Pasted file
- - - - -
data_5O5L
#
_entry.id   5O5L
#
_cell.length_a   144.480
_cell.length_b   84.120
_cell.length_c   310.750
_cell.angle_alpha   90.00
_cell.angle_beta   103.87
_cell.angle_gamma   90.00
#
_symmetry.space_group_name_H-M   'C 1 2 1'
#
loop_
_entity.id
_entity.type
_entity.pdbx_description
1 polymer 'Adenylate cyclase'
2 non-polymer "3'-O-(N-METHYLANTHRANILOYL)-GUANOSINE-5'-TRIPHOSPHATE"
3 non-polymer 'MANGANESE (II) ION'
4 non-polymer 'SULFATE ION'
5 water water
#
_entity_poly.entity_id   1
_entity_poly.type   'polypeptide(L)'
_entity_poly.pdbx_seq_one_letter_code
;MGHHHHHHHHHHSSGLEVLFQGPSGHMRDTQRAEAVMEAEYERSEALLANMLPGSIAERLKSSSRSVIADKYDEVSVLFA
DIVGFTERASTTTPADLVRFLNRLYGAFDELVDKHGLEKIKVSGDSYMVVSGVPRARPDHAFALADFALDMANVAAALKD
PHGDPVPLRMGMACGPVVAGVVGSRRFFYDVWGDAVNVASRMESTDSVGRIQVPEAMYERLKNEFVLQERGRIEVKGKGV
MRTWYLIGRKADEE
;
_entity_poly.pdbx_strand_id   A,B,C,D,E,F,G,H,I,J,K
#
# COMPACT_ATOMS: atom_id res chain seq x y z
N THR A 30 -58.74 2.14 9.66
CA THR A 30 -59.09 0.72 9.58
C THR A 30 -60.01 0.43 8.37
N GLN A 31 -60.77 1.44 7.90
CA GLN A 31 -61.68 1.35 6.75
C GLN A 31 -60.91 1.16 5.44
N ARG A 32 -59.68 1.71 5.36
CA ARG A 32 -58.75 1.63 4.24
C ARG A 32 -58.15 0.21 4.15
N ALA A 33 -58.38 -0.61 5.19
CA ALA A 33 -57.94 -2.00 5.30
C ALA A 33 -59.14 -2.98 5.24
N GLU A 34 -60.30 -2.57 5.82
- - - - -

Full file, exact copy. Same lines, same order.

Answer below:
data_5O5L
#
_entry.id   5O5L
#
_cell.length_a   144.480
_cell.length_b   84.120
_cell.length_c   310.750
_cell.angle_alpha   90.00
_cell.angle_beta   103.87
_cell.angle_gamma   90.00
#
_symmetry.space_group_name_H-M   'C 1 2 1'
#
loop_
_entity.id
_entity.type
_entity.pdbx_description
1 polymer 'Adenylate cyclase'
2 non-polymer "3'-O-(N-METHYLANTHRANILOYL)-GUANOSINE-5'-TRIPHOSPHATE"
3 non-polymer 'MANGANESE (II) ION'
4 non-polymer 'SULFATE ION'
5 water water
#
_entity_poly.entity_id   1
_entity_poly.type   'polypeptide(L)'
_entity_poly.pdbx_seq_one_letter_code
;MGHHHHHHHHHHSSGLEVLFQGPSGHMRDTQRAEAVMEAEYERSEALLANMLPGSIAERLKSSSRSVIADKYDEVSVLFA
DIVGFTERASTTTPADLVRFLNRLYGAFDELVDKHGLEKIKVSGDSYMVVSGVPRARPDHAFALADFALDMANVAAALKD
PHGDPVPLRMGMACGPVVAGVVGSRRFFYDVWGDAVNVASRMESTDSVGRIQVPEAMYERLKNEFVLQERGRIEVKGKGV
MRTWYLIGRKADEE
;
_entity_poly.pdbx_strand_id   A,B,C,D,E,F,G,H,I,J,K
#
# COMPACT_ATOMS: atom_id res chain seq x y z
N THR A 30 -58.74 2.14 9.66
CA THR A 30 -59.09 0.72 9.58
C THR A 30 -60.01 0.43 8.37
N GLN A 31 -60.77 1.44 7.90
CA GLN A 31 -61.68 1.35 6.75
C GLN A 31 -60.91 1.16 5.44
N ARG A 32 -59.68 1.71 5.36
CA ARG A 32 -58.75 1.63 4.24
C ARG A 32 -58.15 0.21 4.15
N ALA A 33 -58.38 -0.61 5.19
CA ALA A 33 -57.94 -2.00 5.30
C ALA A 33 -59.14 -2.98 5.24
N GLU A 34 -60.30 -2.57 5.82